Architect: Robert Tischler
Owners: Volksbund Deutsche Kriegsgräberfürsorge
Location: Neuville-Saint-Vaast, France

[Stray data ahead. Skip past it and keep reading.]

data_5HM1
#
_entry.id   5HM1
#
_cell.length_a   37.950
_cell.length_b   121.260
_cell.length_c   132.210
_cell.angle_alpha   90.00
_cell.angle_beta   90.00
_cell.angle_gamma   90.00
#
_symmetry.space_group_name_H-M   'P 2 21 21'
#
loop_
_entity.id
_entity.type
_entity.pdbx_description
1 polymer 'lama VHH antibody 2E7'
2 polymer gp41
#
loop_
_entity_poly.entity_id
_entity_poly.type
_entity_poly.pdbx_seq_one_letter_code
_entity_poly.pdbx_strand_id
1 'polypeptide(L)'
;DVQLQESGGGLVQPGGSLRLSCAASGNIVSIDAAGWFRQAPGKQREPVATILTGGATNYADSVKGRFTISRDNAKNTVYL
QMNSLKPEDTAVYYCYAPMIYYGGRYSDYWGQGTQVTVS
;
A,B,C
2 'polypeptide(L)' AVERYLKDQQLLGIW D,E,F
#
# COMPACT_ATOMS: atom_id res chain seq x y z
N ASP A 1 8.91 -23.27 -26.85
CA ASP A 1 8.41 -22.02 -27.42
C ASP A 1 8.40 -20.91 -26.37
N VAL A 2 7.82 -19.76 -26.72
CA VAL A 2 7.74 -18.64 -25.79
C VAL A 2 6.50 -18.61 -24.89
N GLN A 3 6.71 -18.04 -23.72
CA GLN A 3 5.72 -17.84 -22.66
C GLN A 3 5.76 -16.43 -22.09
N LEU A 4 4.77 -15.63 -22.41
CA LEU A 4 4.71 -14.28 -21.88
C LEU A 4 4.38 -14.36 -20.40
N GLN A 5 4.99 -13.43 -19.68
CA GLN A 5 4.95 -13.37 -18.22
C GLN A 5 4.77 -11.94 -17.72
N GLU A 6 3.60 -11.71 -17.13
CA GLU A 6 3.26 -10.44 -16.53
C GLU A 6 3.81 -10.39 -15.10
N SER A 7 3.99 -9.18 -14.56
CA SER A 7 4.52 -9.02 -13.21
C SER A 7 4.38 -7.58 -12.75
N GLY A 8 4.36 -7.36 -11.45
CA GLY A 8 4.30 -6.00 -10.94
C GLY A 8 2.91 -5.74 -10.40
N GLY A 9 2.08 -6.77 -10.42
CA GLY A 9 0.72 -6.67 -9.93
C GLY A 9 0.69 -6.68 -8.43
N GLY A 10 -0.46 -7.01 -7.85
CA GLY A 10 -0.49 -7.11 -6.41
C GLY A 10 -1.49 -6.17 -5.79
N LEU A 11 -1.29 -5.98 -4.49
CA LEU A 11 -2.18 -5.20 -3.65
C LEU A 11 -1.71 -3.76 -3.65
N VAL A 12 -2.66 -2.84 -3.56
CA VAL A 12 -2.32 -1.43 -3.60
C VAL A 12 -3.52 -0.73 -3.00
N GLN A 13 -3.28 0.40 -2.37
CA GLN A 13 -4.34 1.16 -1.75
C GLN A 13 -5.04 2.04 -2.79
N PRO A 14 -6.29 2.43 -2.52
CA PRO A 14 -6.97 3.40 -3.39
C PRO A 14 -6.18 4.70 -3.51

Sometimes known as ‘La Maison Blanche’, this is the largest German war cemetery in France. 44,833 bodies are buried here, with 8,040 of them in a mass grave. The cemetery was created by the French military authorities in 1919-23 to accommodate the bodies of German soldiers buried in the surrounding area. In 1928, its care was taken over by the Volksbund Deutsche Kriegsgräberfürsorge, the German counterpart to the I.W.G.C. established in 1919. Work on creating a more permanent and landscaped cemetery began in 1936 but was halted by the outbreak of another world war. In 1959 German youth volunteers were allowed to care for the cemetery and it was finally constructed and landscaped in 1974-83, when the original wooden crosses were replaced by metal ones. Belgium was more accommodating than France towards respecting Germany’s dead after the Great War, and there the Volksbund Deutsche Kriegsgräberfürsorge was allowed to construct war cemeteries with masonry walls and lodges. These were designed by the organisation’s architect, Robert Tischler. The most impressive and moving are those at Langemarck and Vladslo near Ypres.
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